Rights for Nonhuman Persons

Michael Omidi discusses nonhuman rights

Dr. Michael Omidi is an advocate for the ethical treatment of animals. Here he discusses the concept of nonhuman personhood for animals.

There is a growing movement to grant some animals the legal status of nonhuman persons. This status would serve to protect animals in new ways, but what does it mean, exactly?

To some, “nonhuman persons” may sound like an oxymoron. Others may see the phrase as a much more apt description of the voiceless animals we share the planet with.

Whichever way you view the phrase, there is no doubt that some animals are not being treated fairly. Even the staunchest of those opposed to the advancement of animal rights would have to agree. Suffering will always be around us, but we can do more to try to limit it.

The Nonhuman Rights Project

The nonhuman persons movement is just the most recent development of the struggle to ensure ethical treatment of animals. One of the champions of this cause is the Nonhuman Rights Project. This is the only organization working toward legal rights for members of other species. Their mission is to change the common law status for at least some animals, so they will no longer be viewed as “things,” but legal persons with rights.

Though some may see the phrase “nonhuman persons” as an oxymoron, a real contradiction in terms is “animal rights.” There are no animals with rights other than humans. Not a single one.

Why is that? One must have the legal capacity for a right in order to have a legal right, according to the law. Some laws provide protection for nonhuman animals, but they do not have rights. You cannot legally withhold medical care from an animal in a zoo, but that animal has no legal right to care.

What is the difference? Animals are treated as things in our legal system. Consider automobiles. There are laws in place that prevent vehicle theft, but the vehicles themselves have no legal rights.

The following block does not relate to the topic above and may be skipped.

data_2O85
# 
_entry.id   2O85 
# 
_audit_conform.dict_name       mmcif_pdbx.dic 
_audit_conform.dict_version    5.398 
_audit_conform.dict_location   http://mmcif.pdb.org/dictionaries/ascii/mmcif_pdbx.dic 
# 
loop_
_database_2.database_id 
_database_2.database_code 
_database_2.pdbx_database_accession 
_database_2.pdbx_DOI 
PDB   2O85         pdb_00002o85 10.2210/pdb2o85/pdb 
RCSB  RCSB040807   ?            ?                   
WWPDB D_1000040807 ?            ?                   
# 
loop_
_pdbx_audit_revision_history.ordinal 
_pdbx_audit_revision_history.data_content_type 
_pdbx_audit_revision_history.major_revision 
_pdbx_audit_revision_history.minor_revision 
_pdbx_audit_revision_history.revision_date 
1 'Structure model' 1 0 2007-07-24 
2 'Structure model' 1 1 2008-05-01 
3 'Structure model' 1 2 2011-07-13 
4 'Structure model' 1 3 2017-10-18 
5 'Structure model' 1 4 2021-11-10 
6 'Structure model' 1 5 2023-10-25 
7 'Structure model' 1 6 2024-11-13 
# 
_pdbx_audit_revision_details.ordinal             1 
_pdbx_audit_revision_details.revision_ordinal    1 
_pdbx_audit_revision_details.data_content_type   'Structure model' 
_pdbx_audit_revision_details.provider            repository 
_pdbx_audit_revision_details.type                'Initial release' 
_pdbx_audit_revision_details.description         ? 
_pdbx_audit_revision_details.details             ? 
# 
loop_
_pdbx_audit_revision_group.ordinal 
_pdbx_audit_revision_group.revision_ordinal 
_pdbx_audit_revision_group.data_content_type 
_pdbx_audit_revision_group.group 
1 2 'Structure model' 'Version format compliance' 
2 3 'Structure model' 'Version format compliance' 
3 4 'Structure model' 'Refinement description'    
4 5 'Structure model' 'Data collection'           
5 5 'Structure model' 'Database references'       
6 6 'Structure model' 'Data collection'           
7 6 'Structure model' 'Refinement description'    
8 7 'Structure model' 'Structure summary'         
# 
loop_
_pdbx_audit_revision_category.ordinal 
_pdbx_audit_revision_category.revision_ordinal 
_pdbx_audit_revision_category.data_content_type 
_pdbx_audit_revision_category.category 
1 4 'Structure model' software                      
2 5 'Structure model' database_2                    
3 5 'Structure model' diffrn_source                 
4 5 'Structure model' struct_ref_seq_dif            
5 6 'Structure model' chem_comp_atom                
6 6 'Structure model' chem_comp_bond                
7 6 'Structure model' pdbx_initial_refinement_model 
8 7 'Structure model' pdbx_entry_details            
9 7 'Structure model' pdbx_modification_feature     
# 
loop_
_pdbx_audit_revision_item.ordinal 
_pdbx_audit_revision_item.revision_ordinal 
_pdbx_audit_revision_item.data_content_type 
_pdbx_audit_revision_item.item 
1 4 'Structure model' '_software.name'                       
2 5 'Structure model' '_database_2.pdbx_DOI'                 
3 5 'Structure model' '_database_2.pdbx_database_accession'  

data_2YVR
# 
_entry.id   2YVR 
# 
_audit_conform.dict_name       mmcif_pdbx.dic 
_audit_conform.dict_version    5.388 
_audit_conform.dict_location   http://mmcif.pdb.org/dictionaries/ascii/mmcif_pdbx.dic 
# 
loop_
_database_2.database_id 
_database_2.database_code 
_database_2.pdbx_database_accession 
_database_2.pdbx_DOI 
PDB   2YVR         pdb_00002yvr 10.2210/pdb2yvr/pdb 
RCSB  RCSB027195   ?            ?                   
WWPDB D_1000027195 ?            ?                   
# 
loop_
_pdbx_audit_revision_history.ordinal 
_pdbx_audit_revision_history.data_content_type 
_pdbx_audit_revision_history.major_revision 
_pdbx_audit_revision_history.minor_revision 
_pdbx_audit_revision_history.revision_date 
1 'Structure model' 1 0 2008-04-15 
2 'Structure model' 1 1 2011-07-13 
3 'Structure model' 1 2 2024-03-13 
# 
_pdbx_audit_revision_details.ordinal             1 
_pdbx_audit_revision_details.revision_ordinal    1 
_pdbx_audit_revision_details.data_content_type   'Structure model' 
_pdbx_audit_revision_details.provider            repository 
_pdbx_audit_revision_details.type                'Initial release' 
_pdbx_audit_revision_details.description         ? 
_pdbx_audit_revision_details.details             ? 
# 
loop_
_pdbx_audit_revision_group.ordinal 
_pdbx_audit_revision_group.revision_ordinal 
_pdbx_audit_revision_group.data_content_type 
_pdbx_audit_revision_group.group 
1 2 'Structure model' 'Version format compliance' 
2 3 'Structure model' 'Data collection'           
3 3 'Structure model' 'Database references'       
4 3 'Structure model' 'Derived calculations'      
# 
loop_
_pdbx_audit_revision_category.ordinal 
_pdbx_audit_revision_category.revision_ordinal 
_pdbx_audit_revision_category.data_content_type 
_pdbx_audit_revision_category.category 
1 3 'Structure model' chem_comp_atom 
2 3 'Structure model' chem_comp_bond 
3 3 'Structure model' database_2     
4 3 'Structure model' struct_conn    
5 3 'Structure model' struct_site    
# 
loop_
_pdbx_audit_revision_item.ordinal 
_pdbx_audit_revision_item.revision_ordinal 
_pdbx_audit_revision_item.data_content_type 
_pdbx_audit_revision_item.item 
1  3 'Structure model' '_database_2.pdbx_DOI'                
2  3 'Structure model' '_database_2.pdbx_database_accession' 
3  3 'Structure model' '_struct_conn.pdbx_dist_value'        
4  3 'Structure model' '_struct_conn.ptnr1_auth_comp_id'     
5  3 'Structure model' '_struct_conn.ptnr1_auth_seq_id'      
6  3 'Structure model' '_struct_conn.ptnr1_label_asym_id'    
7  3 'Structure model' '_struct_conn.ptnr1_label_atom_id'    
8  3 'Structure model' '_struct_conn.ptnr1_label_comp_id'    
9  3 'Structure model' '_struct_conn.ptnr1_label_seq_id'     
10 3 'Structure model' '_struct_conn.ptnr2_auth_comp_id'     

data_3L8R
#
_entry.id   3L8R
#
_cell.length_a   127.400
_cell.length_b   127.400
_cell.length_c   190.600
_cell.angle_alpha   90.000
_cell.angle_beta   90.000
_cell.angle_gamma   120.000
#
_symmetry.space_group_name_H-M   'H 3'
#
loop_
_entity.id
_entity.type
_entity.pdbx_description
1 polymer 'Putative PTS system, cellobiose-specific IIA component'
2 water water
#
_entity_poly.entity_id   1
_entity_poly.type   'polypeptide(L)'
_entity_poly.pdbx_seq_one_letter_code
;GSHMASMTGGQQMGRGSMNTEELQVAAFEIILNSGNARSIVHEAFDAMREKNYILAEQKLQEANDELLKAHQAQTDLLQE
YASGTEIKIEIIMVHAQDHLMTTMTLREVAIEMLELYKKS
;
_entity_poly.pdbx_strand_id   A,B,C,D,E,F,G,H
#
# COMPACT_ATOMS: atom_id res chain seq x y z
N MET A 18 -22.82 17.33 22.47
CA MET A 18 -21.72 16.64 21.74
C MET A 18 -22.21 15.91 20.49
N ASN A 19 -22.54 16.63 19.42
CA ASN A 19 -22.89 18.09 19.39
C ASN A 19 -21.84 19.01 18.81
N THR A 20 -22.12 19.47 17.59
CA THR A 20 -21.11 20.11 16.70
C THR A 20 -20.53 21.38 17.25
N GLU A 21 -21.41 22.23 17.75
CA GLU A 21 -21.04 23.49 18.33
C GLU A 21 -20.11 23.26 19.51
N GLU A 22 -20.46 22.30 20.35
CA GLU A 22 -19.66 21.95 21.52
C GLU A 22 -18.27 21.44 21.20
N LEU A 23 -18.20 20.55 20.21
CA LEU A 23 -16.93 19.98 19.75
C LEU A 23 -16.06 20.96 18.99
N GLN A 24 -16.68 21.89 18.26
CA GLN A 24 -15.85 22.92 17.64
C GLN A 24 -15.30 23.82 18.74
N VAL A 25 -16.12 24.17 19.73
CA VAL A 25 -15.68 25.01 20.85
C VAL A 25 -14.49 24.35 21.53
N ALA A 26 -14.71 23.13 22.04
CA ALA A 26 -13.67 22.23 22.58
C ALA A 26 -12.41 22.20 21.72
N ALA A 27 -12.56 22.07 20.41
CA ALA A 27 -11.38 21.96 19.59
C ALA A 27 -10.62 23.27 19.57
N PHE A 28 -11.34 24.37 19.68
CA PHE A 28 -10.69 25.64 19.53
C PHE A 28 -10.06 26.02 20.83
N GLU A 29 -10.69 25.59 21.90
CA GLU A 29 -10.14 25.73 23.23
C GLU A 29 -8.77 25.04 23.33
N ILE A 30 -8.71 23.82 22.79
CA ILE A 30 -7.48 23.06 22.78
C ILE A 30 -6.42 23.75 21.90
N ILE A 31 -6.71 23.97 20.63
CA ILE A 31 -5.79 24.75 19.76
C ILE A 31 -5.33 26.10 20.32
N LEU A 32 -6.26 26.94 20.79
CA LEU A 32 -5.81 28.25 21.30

The prism of capacity

The capacities in which these animals are lacking are those deemed valuable by our society. An elephant does not pay taxes, the argument goes, and so does not have rights. Animals cannot be expected to obey societal laws, and so they are granted no protection under them. If this is the basis for granting rights, aren’t there some humans who don’t meet that criteria?

Using societal value as a measure for legal status is a dangerous slope. Civil people will agree that humans with developmental disorders may not be able to pay taxes or obey laws, but still deserve rights. The Nonhuman Rights Project is determined to stretch that same compassion to nonhuman animals.

They recently lost a battle in the New York Supreme Court Appellate Division. Steven Wise, founder of the Nonhuman Rights Project, represented a chimpanzee named Tommy earlier this month. Wise argued that Tommy was a “complex autonomous legal person” and presented testimony from experts. Tommy was said to have been living in inhumane conditions and Wise was fighting for his right to better treatment.

Ultimately, Tommy and Wise lost. The judge stated that Tommy could not fulfill societal “obligations and duties” as I mentioned earlier. This is one of the few times nonhuman animals have had a day in court battling for rights. Though they lost, we are making progress.

You can support the Nonhuman Rights Project by donating on their website. They are fighting for a noble cause for the voiceless. Someday, their dream may be realized.

Thanks for reading,

Dr. Michael Omidi

The Omidi brothers, Michael Omidi and Julian Omidi, are co-founders of Animal Support, a charity devoted to raising awareness for animal causes.